How to put the ‘S’ in your ESG policy
The importance of good governance has been understood and assessed for many years, with investors paying close attention to the composition, behaviour, and running of corporate boards.
Similarly, the full reality of climate change has become mainstream news, with the COP26 summit in Glasgow last year putting pressure on governments and investors around the world to limit the damaging effects of global warning.
New regulations for pension schemes also shone a spotlight on climate-related investment, with trustees now required to report on risks in line with the Taskforce on Climate-Related Financial Disclosures (TCFD) framework.
With such high-profile attention on the environmental ‘E’ of ESG, it can be easy for the other elements, especially the social ‘S’, to slip down schemes’ investment priorities. Trustees, consultants, and fund managers sometimes struggle with a definition of ‘S’ in particular and as a result it often doesn’t receive the focus it deserves. However, as with ‘E’, social factors offer both risks and opportunities for pensions investment, so it’s important that every scheme is aware of its importance within their portfolio.
1. Build your own beliefs – The Pensions Regulator now expects all schemes to report on how they are addressing ESG factors. But there is still plenty of scope for trustees to establish their own investment beliefs and determine the balance between E, S and G priorities in their portfolio. Putting more emphasis on ‘S’ could help schemes where the sponsor is disengaged with environmental factors, for example.
Trustees can combine best practice ideas and their beliefs to create their own scheme’s definition of ‘S’. For example, your criteria could include infrastructure and social housing, assessing the way in which companies treat their workers, how businesses interact with the wider communities in which they operate, and how their production methods affect wider society. For global companies, it could also include factors such as the human rights records of regions where a business operates, as well as exploring their supply chains.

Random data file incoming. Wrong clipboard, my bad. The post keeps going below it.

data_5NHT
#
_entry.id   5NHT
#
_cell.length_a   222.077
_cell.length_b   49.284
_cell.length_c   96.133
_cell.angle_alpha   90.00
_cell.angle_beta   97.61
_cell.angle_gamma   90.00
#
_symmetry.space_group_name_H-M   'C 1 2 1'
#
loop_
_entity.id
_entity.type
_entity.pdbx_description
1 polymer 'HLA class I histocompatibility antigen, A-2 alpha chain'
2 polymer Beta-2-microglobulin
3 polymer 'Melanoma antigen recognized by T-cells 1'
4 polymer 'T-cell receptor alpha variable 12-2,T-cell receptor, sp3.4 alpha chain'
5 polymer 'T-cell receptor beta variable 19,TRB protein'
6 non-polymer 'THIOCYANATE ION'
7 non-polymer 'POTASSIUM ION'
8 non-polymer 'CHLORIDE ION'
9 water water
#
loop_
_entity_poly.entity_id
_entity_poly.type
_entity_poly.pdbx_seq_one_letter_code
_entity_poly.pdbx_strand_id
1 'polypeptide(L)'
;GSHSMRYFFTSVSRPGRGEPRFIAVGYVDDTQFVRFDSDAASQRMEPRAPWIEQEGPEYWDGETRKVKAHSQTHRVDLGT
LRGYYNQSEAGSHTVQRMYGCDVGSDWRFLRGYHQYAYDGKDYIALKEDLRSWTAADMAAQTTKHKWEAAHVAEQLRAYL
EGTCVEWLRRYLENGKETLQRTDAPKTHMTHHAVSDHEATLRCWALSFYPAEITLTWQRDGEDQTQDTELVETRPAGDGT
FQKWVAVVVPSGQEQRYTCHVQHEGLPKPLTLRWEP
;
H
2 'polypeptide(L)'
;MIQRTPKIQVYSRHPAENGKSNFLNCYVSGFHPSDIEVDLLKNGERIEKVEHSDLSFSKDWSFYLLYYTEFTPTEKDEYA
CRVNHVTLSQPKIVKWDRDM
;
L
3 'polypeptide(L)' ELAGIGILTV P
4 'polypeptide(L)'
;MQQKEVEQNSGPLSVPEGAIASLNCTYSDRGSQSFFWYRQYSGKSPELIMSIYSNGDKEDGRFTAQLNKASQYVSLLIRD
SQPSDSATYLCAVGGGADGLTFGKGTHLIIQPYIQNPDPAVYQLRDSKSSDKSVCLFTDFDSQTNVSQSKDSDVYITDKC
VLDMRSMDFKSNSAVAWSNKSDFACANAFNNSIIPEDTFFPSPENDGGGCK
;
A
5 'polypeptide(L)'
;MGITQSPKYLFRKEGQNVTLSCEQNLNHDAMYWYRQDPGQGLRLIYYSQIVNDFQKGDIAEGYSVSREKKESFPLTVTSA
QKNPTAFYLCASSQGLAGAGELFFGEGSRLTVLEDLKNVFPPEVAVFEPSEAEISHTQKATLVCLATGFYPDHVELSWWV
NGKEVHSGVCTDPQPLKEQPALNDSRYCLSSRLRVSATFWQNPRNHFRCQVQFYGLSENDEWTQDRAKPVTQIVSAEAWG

2. Apply them to your own strategy – As with any other form of investment decision-making, ‘S’-related assets need to support your scheme’s overarching objectives. For example, value for members will be an important criterion for defined contribution schemes’ default funds, but schemes planning to buyout in the short term might want to avoid illiquid investments such as social housing.
Whatever your scheme’s objectives and timelines, there is no reason to overlook social factors – even if you are targeting buyout. Insurers are focused on the ESG credentials of their investment portfolios and may favour matching assets that mirror their own investment beliefs.
3. Challenge investment consultants and fund managers – Climate-change investment might be grabbing all the headlines, but that doesn’t mean fund managers are ignoring social factors. Some have addressed issues such as fair pay and worker welfare for many years and continue to put pressure on the businesses they invest in to improve standards. However, this hasn’t always been visible to trustees, and there are no consistent methodologies for reporting social factors, or comparing like-with-like. Investment consultants – and fund managers if you have direct access to them – should be able to explain how social factors are being addressed in their strategy and how these relate to your beliefs.